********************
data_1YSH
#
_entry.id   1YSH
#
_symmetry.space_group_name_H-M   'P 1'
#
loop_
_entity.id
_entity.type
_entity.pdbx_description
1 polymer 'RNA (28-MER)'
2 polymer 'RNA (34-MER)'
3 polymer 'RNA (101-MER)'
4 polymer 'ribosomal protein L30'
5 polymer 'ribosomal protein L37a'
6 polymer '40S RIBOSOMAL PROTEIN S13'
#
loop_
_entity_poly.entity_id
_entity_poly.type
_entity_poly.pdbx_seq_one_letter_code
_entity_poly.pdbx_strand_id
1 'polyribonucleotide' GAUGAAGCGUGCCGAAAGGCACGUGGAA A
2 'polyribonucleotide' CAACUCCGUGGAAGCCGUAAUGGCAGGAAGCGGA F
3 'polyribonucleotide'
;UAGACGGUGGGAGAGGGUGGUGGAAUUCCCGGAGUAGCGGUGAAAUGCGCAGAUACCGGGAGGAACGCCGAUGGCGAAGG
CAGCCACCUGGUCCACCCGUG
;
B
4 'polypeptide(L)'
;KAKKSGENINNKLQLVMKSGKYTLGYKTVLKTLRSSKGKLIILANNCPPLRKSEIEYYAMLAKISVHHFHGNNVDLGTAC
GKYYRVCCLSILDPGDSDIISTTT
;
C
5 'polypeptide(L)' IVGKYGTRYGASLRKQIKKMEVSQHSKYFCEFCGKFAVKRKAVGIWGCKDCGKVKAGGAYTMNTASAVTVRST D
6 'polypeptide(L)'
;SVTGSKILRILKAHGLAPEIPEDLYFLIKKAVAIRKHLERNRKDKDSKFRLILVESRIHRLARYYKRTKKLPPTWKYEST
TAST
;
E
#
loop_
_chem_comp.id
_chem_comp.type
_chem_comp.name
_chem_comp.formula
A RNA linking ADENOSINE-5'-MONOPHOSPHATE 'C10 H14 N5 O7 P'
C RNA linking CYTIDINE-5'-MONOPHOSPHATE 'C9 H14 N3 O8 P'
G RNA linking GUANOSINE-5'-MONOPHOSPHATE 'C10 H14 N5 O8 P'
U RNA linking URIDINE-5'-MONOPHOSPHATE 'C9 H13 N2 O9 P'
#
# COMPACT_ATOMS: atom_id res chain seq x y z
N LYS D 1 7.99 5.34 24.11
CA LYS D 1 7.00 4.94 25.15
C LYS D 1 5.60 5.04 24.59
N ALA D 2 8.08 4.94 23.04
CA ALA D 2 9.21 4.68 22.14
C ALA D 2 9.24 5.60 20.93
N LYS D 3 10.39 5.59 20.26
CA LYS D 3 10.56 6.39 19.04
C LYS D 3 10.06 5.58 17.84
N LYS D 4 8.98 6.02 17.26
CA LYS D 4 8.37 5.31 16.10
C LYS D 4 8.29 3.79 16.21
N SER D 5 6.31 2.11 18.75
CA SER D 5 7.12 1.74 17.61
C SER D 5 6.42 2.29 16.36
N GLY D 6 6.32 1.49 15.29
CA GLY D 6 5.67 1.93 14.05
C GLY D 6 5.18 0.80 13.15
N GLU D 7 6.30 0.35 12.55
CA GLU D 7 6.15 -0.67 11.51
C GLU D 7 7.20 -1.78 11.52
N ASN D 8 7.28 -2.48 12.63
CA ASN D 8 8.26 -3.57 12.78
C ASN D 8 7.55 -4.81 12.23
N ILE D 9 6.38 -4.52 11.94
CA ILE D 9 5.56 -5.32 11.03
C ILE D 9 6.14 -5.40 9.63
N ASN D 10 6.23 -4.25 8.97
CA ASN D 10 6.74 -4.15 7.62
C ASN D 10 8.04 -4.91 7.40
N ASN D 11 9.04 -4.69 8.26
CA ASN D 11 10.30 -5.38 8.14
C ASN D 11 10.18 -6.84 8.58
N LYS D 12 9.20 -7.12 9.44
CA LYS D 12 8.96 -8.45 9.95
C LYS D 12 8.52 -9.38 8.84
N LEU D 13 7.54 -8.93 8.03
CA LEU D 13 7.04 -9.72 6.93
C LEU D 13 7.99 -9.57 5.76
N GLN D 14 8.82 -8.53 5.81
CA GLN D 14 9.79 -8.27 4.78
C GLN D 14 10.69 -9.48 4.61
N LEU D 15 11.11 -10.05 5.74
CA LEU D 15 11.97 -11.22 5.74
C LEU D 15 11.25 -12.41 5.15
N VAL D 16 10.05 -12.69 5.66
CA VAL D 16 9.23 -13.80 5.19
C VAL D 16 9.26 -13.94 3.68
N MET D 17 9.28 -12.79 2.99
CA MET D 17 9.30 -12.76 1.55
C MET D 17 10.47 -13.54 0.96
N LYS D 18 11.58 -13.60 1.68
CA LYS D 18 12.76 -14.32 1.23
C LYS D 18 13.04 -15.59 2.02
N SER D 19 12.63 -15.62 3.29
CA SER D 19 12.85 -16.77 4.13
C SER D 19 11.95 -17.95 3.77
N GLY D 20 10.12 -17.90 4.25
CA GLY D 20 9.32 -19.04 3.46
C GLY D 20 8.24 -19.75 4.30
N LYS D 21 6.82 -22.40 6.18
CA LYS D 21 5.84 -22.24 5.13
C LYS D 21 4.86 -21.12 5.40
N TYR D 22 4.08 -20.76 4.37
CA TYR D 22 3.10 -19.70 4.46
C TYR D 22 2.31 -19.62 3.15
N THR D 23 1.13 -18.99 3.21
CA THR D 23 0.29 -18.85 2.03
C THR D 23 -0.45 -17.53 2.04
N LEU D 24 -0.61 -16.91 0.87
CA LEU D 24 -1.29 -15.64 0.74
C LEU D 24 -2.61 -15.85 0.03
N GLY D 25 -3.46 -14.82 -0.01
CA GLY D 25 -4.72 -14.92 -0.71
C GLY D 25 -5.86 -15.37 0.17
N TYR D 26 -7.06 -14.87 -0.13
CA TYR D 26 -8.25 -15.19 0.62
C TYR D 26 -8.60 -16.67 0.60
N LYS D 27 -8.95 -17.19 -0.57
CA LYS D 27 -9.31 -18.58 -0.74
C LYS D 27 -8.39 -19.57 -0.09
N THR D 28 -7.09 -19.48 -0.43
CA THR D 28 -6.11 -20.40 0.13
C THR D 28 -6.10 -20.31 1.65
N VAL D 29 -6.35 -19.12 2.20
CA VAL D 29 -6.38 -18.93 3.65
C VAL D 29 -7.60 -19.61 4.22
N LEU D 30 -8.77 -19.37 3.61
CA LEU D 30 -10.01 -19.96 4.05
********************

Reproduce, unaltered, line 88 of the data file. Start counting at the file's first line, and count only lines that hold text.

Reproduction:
C LYS D 12 8.52 -9.38 8.84